from The American Heritage® Dictionary of the English Language, 5th Edition.
- transitive verb To state wrongly or falsely.
from The Century Dictionary.
- To state wrongly; make an erroneous representation of: as, to
misstatea question in debate.
from the GNU version of the Collaborative International Dictionary of English.
- transitive verb To state wrongly.
from Wiktionary, Creative Commons Attribution/Share-Alike License.
- verb To make a
statementthat is in error, to say incorrectly, have a slip of the tongue. Implies an unintentional error in speaking rather than an intentional lie.
from WordNet 3.0 Copyright 2006 by Princeton University. All rights reserved.
- verb state something incorrectly
Sorry, no etymologies found.
Note that many of the articles continue misstate the actual facts that are easily available on video or audio tape and backed up by witnesses.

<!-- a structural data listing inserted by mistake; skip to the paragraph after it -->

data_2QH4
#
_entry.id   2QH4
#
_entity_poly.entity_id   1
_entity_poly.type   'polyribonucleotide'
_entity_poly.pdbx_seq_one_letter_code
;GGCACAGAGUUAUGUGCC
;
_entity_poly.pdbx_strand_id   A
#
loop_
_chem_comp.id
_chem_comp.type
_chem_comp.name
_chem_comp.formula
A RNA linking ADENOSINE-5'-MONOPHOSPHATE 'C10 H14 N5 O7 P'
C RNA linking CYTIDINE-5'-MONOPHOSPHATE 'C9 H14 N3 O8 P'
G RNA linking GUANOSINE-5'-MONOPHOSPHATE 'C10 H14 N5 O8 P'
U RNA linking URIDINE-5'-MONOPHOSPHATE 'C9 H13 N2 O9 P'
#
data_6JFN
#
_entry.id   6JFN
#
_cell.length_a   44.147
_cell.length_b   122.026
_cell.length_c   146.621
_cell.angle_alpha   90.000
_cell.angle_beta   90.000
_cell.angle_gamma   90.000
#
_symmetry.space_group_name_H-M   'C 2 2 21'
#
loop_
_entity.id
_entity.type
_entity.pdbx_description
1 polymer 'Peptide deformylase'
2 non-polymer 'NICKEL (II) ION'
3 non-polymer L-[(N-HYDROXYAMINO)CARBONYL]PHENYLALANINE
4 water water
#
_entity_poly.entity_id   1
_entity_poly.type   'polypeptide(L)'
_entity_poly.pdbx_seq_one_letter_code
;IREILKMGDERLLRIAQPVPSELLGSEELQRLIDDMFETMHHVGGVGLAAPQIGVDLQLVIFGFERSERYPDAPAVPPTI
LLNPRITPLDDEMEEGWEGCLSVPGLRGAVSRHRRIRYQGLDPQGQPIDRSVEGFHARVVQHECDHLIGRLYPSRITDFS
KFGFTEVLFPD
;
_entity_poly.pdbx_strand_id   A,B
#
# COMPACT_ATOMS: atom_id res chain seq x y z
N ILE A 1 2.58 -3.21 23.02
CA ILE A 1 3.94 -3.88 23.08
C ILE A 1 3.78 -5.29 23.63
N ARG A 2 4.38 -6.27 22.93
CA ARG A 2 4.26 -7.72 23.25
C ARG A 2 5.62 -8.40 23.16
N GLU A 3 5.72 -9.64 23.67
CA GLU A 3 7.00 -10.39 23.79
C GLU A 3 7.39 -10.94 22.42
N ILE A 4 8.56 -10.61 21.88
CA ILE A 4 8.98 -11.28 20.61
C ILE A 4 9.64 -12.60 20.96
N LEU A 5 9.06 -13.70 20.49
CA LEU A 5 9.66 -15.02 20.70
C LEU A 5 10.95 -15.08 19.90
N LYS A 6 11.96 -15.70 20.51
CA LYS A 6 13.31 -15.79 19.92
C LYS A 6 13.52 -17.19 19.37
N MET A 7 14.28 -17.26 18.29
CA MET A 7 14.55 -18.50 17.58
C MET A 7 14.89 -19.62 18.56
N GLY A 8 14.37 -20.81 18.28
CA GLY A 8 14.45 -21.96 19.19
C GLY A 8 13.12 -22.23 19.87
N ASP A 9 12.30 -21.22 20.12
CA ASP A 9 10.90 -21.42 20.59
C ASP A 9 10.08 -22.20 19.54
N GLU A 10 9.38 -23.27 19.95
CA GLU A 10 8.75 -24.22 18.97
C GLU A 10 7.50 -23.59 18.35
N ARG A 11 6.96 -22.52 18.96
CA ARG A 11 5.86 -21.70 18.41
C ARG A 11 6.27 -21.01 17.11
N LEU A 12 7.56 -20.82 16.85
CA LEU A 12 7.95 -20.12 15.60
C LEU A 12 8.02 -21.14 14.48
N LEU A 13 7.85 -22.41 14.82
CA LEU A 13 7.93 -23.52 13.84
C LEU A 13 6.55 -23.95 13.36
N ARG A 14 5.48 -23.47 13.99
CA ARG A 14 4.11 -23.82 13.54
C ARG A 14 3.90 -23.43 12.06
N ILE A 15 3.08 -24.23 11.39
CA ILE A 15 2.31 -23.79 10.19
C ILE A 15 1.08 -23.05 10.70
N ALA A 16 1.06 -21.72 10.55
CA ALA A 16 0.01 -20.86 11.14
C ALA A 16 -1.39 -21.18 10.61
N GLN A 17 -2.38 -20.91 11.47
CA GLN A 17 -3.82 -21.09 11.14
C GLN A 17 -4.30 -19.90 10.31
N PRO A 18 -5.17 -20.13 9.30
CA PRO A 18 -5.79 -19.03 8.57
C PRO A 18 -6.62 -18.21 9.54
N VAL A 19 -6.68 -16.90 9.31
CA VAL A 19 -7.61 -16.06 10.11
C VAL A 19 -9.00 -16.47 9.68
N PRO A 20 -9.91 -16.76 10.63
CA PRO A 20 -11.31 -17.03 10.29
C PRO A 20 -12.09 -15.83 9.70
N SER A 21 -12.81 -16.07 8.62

Mr. Obama certainly feels that it is his right to demonize and trivialize and misstate the concerns of his opponents.
Desiderius: Maybe you can help me understand why illibertarians tend to so fundamentally misstate our arguments.
You miss the point of the Kucinich and Boehner resolutions and misstate the Founders' intentions.
Maybe you can help me understand why illibertarians tend to so fundamentally misstate our arguments.
In other appearances, Mr. Perry has misstated the number of Supreme Court justices and seemed to misstate the voting age.
I don't want to misstate to the Court exactly what it authorized to do because I have not read the particular order in quite some time.
But people routinely misstate the truth in online profiles, about everything from their age to their name.
Because I just don't want to misstate exactly what we were authorized to do.
It was a forum for people to repeatedly misstate the positions of their opponents.